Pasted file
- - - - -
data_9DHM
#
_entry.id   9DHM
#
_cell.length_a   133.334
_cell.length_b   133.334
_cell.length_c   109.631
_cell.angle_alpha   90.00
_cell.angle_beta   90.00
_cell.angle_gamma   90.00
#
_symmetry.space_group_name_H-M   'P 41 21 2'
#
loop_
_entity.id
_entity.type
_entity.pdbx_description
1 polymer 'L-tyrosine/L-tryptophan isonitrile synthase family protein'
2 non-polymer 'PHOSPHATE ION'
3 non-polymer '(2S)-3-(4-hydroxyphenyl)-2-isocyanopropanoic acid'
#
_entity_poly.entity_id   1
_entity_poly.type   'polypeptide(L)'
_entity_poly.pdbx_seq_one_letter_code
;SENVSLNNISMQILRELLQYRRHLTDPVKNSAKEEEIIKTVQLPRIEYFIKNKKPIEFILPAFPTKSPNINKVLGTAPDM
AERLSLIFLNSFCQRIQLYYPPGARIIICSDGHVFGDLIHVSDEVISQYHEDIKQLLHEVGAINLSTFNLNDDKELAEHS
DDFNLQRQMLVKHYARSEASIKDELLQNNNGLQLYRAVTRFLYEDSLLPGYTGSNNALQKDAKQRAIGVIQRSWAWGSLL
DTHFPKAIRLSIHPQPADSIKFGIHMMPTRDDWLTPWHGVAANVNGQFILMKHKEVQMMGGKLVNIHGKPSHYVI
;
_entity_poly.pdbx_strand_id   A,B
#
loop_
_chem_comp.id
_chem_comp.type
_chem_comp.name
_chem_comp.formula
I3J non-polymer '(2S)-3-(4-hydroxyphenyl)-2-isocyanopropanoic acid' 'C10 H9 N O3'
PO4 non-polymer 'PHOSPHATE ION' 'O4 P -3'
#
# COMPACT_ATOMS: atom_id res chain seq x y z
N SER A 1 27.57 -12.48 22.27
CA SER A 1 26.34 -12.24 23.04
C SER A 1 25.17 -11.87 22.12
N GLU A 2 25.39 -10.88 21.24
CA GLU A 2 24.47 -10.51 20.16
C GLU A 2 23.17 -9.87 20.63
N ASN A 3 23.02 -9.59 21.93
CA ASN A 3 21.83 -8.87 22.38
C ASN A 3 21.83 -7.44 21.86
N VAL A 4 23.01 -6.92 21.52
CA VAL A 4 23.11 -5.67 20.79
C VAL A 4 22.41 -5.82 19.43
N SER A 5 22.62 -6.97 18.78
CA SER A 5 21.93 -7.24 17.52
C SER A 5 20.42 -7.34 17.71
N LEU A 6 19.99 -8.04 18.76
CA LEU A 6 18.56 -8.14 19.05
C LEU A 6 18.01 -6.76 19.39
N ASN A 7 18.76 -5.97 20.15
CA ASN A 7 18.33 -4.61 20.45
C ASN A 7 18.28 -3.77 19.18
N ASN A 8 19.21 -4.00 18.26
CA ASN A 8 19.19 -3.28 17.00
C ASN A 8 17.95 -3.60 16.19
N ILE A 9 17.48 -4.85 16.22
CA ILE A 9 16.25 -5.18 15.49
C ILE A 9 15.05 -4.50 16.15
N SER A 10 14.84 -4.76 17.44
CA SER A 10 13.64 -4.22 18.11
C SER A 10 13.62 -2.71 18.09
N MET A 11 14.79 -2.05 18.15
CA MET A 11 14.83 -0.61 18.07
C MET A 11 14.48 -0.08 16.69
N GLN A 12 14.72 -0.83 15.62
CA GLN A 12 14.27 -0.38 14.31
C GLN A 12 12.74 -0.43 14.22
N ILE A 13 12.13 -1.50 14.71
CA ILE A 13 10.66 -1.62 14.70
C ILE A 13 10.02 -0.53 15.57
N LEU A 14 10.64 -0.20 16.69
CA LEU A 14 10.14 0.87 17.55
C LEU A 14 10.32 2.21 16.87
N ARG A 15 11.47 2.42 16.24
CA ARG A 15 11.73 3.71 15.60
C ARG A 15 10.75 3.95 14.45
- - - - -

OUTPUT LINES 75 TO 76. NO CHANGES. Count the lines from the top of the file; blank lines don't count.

CA GLN A 12 14.27 -0.38 14.31
C GLN A 12 12.74 -0.43 14.22